The Committee has proposed the Financial Resolution and Deposit Insurance Bill, 2016 to provide for an enabling legal framework for creation of an independent Resolution Corporation. The Financial Resolution and Deposit Insurance Bill, 2016consolidates the existing laws relating to resolution of certain categories of financial institutions (“covered service providers”), including banks, insurance companies, financial market infrastructures, payment systems, and other financial service providers (excluding individuals and partnership firms), which are presently scattered in a number of legislations, into a single legislation, and provides for additional tools of resolution to enable the new authority (“Resolution Corporation”) to maintain the systemic stability in the country. The Financial Resolution and Deposit Insurance Bill, 2016 also provides for certain special provisions in relation to resolution of central counterparties because of their unique status in the financial system.
The major recommendations contained in the Report are as follows:
- Establishment of the Resolution Corporation and main functions: The draft Bill envisages the setting up of a Resolution Corporation with representation from financial sector regulators, like, RBI, SEBI, IRDAI and PFRDA, representatives of the Central Government as well as two independent members. There are three main functions of the Resolution Corporation, namely; (a) assessing risks and preparing for failure of covered service providers (CSPs) , (b) resolving failed CSPs with the help of a menu of tools and (c) managing funds for deposit insurance, resolution and administration.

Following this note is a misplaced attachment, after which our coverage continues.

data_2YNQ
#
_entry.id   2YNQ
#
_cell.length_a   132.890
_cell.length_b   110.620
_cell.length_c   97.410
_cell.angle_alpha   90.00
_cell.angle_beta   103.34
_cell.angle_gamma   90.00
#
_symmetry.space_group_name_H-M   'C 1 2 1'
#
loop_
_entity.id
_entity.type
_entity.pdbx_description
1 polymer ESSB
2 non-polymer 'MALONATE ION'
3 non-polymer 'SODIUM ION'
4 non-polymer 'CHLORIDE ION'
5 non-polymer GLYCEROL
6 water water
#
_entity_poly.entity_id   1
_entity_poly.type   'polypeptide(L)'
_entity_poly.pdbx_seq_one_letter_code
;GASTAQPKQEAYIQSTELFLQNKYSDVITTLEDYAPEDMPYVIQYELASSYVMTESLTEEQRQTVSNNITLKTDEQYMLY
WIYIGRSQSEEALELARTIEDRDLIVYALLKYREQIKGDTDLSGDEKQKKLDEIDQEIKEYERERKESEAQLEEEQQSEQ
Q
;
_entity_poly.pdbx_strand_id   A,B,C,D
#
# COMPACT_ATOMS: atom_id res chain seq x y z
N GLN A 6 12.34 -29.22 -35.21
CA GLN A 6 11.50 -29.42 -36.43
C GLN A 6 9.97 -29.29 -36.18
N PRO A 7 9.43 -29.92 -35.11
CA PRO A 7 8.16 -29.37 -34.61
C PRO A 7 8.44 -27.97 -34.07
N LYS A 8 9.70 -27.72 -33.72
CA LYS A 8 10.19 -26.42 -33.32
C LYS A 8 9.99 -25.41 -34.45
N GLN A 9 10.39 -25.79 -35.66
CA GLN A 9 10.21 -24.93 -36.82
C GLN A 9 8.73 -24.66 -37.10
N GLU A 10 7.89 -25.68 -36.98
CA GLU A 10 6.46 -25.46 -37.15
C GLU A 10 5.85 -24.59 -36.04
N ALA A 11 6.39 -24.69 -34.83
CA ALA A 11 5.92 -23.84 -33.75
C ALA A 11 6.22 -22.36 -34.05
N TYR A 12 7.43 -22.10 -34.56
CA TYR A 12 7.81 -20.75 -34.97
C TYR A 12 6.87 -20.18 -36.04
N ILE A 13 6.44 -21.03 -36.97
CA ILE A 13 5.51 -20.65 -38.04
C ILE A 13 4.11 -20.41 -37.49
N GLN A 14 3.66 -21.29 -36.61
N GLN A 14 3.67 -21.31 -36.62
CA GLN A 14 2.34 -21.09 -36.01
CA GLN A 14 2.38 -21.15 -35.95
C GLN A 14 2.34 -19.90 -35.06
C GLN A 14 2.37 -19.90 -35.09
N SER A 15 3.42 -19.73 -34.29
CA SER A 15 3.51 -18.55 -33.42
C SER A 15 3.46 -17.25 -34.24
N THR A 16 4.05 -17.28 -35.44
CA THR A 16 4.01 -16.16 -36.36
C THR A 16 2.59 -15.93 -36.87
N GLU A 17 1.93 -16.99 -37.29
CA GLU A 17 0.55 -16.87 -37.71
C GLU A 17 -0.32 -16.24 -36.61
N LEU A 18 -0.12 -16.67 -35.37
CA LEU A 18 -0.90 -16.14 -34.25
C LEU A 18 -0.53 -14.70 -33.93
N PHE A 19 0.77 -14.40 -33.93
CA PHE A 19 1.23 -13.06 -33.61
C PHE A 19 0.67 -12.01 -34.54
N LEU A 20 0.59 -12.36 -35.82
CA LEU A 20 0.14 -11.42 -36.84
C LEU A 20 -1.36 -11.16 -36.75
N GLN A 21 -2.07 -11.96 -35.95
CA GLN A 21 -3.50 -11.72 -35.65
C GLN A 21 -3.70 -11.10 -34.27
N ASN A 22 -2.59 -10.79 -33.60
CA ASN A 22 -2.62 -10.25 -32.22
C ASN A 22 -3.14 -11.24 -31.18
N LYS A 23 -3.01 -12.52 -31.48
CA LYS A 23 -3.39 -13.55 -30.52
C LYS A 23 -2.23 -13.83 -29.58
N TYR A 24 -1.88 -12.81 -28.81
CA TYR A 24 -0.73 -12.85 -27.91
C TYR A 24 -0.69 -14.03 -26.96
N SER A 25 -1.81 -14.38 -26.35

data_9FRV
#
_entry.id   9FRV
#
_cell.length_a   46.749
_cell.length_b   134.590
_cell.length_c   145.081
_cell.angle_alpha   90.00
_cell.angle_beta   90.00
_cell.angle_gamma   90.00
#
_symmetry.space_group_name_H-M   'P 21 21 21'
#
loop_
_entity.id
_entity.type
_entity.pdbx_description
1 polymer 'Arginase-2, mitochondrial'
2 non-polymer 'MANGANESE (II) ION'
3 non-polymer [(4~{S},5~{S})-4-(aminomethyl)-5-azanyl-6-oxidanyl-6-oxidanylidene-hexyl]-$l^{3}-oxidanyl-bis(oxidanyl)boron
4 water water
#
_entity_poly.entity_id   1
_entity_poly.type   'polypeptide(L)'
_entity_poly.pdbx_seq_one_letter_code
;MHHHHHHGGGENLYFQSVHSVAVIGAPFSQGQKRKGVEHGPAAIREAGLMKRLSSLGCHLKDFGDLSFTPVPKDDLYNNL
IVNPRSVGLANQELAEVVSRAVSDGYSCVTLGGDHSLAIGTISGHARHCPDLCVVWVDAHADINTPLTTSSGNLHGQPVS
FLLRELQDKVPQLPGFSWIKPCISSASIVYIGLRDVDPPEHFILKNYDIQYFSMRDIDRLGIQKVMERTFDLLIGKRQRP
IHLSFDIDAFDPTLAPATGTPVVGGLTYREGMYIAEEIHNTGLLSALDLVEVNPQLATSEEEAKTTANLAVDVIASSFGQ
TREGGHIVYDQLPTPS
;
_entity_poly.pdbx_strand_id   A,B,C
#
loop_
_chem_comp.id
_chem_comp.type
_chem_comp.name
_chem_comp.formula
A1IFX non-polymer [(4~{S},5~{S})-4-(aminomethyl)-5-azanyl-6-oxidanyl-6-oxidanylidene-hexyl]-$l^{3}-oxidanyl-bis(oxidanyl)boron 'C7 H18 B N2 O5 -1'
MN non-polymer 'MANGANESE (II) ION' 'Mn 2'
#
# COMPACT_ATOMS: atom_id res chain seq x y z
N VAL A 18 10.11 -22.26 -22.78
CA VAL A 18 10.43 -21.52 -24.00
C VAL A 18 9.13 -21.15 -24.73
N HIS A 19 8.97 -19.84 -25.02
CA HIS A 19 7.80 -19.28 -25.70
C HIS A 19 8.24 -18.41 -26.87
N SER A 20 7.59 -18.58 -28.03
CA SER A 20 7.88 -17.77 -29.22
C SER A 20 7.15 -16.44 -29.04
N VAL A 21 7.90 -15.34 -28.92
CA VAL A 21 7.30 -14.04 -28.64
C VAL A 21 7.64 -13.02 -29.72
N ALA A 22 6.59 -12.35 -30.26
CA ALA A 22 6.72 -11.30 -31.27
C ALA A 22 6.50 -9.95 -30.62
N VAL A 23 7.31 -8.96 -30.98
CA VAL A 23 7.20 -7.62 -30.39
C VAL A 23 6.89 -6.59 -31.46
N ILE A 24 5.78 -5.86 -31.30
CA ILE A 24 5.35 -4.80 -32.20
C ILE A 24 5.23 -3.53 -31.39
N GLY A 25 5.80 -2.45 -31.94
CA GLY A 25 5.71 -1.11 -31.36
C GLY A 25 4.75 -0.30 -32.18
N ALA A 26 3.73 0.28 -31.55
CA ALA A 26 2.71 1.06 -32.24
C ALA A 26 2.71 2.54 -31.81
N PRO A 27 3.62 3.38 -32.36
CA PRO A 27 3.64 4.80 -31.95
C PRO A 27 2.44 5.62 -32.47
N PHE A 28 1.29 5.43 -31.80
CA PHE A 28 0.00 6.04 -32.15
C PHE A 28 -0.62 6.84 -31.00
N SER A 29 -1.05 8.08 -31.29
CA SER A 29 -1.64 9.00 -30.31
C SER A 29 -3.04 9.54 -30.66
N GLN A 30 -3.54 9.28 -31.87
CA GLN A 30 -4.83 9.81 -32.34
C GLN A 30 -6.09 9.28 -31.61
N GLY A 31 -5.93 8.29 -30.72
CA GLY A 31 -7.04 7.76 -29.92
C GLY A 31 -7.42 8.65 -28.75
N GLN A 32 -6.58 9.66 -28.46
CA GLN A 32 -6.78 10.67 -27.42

- Funds and Accounts: The Resolution Corporation shall have three types of funds; the Corporation Insurance Fund for payment of deposit insurance, the Corporation Resolution Fund for covering resolution fees and a Corporation General Fund for meeting the administrative expenses of the Resolution Corporation. The covered service providers shall also be required to pay fees, as specified by the Corporation.
- Systemically Important Financial Institutions (“SIFIs”): The Central Government, in consultation with the appropriate sectoral regulator may designate certain categories of financial institutions as SIFIs. Given their importance for the economy, the Bill envisages some additional powers in respect of these SIFIs.
- Deposit Insurance: After the enactment of the Bill, the Deposit Insurance and Credit Guarantee Corporation shall be dissolved and all its functions will be carried out by the Resolution Corporation.
- Assessing Risk to Viability:
- The Resolution Corporation in consultation with the Appropriate Regulator, will specify objective criteria for the classification of covered service providers into five categories, namely, low, moderate, material, imminent and critical, taking into account several features of the covered service providers, including adequacy of capital, asset quality, leverage ratio, liquidity and capability of management.
- The classification of a covered service provider as ‘low’, ‘moderate’ and ‘material’ can only be done by the Appropriate Regulator. The classification into ‘imminent’ can be done either by the Appropriate Regulator or the Resolution Corporation.
- The powers of the Appropriate Regulator at the ‘material’ stage include preventing the covered service provider from carrying out a number of activities, including accepting funds, payment or declaration of dividends and acquiring any interest in any other business. The powers of the Resolution Corporation are limited until the covered service privider reaches the ‘imminent ‘stage.
- The classification to be at ‘critical’ risk to viability by the Appropriate Regulator or the Resolution Corporation shall only be through an order in writing, to be published in a manner specified.
- At this stage, the Resolution Corporation shall be appointed to manage the affairs of the covered service provider.